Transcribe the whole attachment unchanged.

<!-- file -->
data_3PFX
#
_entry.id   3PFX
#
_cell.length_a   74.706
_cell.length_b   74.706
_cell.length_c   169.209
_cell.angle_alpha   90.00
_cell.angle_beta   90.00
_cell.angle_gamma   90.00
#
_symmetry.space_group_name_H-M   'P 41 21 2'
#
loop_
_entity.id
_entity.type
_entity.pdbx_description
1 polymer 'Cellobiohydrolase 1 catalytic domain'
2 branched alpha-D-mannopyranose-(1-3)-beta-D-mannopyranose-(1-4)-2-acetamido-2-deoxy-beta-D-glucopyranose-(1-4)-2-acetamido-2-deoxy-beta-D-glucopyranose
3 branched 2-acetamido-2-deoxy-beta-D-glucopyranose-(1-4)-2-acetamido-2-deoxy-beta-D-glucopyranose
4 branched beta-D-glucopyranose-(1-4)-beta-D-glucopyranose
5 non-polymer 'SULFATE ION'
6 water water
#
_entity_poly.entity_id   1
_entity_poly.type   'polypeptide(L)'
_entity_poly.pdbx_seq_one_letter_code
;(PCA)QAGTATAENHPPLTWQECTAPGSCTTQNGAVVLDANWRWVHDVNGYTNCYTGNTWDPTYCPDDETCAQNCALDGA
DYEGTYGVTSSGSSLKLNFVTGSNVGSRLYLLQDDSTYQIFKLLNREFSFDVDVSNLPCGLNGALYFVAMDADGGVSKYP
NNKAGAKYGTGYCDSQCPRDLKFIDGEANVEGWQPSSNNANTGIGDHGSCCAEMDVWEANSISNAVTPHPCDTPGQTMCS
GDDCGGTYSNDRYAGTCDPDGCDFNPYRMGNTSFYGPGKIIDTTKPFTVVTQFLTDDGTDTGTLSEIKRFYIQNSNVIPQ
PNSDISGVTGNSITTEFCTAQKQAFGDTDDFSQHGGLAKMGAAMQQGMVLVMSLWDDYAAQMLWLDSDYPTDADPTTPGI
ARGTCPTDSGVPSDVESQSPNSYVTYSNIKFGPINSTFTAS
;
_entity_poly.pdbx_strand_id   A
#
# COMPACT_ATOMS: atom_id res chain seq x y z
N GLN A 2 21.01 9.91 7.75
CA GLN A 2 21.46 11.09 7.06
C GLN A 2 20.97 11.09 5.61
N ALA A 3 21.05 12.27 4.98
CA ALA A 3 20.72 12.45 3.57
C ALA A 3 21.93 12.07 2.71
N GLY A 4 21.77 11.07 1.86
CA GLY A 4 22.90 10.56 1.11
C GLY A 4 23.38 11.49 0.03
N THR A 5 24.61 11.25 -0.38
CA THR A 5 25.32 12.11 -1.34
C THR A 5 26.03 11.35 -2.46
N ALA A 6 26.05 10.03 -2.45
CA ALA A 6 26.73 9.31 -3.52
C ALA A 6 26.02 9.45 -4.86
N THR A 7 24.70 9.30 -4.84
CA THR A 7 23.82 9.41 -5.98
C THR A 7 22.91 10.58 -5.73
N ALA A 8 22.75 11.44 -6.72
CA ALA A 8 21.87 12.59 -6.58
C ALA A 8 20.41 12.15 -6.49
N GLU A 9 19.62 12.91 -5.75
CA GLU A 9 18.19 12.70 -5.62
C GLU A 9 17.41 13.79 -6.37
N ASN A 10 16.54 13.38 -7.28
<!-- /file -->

data_3PFX
#
_entry.id   3PFX
#
_cell.length_a   74.706
_cell.length_b   74.706
_cell.length_c   169.209
_cell.angle_alpha   90.00
_cell.angle_beta   90.00
_cell.angle_gamma   90.00
#
_symmetry.space_group_name_H-M   'P 41 21 2'
#
loop_
_entity.id
_entity.type
_entity.pdbx_description
1 polymer 'Cellobiohydrolase 1 catalytic domain'
2 branched alpha-D-mannopyranose-(1-3)-beta-D-mannopyranose-(1-4)-2-acetamido-2-deoxy-beta-D-glucopyranose-(1-4)-2-acetamido-2-deoxy-beta-D-glucopyranose
3 branched 2-acetamido-2-deoxy-beta-D-glucopyranose-(1-4)-2-acetamido-2-deoxy-beta-D-glucopyranose
4 branched beta-D-glucopyranose-(1-4)-beta-D-glucopyranose
5 non-polymer 'SULFATE ION'
6 water water
#
_entity_poly.entity_id   1
_entity_poly.type   'polypeptide(L)'
_entity_poly.pdbx_seq_one_letter_code
;(PCA)QAGTATAENHPPLTWQECTAPGSCTTQNGAVVLDANWRWVHDVNGYTNCYTGNTWDPTYCPDDETCAQNCALDGA
DYEGTYGVTSSGSSLKLNFVTGSNVGSRLYLLQDDSTYQIFKLLNREFSFDVDVSNLPCGLNGALYFVAMDADGGVSKYP
NNKAGAKYGTGYCDSQCPRDLKFIDGEANVEGWQPSSNNANTGIGDHGSCCAEMDVWEANSISNAVTPHPCDTPGQTMCS
GDDCGGTYSNDRYAGTCDPDGCDFNPYRMGNTSFYGPGKIIDTTKPFTVVTQFLTDDGTDTGTLSEIKRFYIQNSNVIPQ
PNSDISGVTGNSITTEFCTAQKQAFGDTDDFSQHGGLAKMGAAMQQGMVLVMSLWDDYAAQMLWLDSDYPTDADPTTPGI
ARGTCPTDSGVPSDVESQSPNSYVTYSNIKFGPINSTFTAS
;
_entity_poly.pdbx_strand_id   A
#
# COMPACT_ATOMS: atom_id res chain seq x y z
N GLN A 2 21.01 9.91 7.75
CA GLN A 2 21.46 11.09 7.06
C GLN A 2 20.97 11.09 5.61
N ALA A 3 21.05 12.27 4.98
CA ALA A 3 20.72 12.45 3.57
C ALA A 3 21.93 12.07 2.71
N GLY A 4 21.77 11.07 1.86
CA GLY A 4 22.90 10.56 1.11
C GLY A 4 23.38 11.49 0.03
N THR A 5 24.61 11.25 -0.38
CA THR A 5 25.32 12.11 -1.34
C THR A 5 26.03 11.35 -2.46
N ALA A 6 26.05 10.03 -2.45
CA ALA A 6 26.73 9.31 -3.52
C ALA A 6 26.02 9.45 -4.86
N THR A 7 24.70 9.30 -4.84
CA THR A 7 23.82 9.41 -5.98
C THR A 7 22.91 10.58 -5.73
N ALA A 8 22.75 11.44 -6.72
CA ALA A 8 21.87 12.59 -6.58
C ALA A 8 20.41 12.15 -6.49
N GLU A 9 19.62 12.91 -5.75
CA GLU A 9 18.19 12.70 -5.62
C GLU A 9 17.41 13.79 -6.37
N ASN A 10 16.54 13.38 -7.28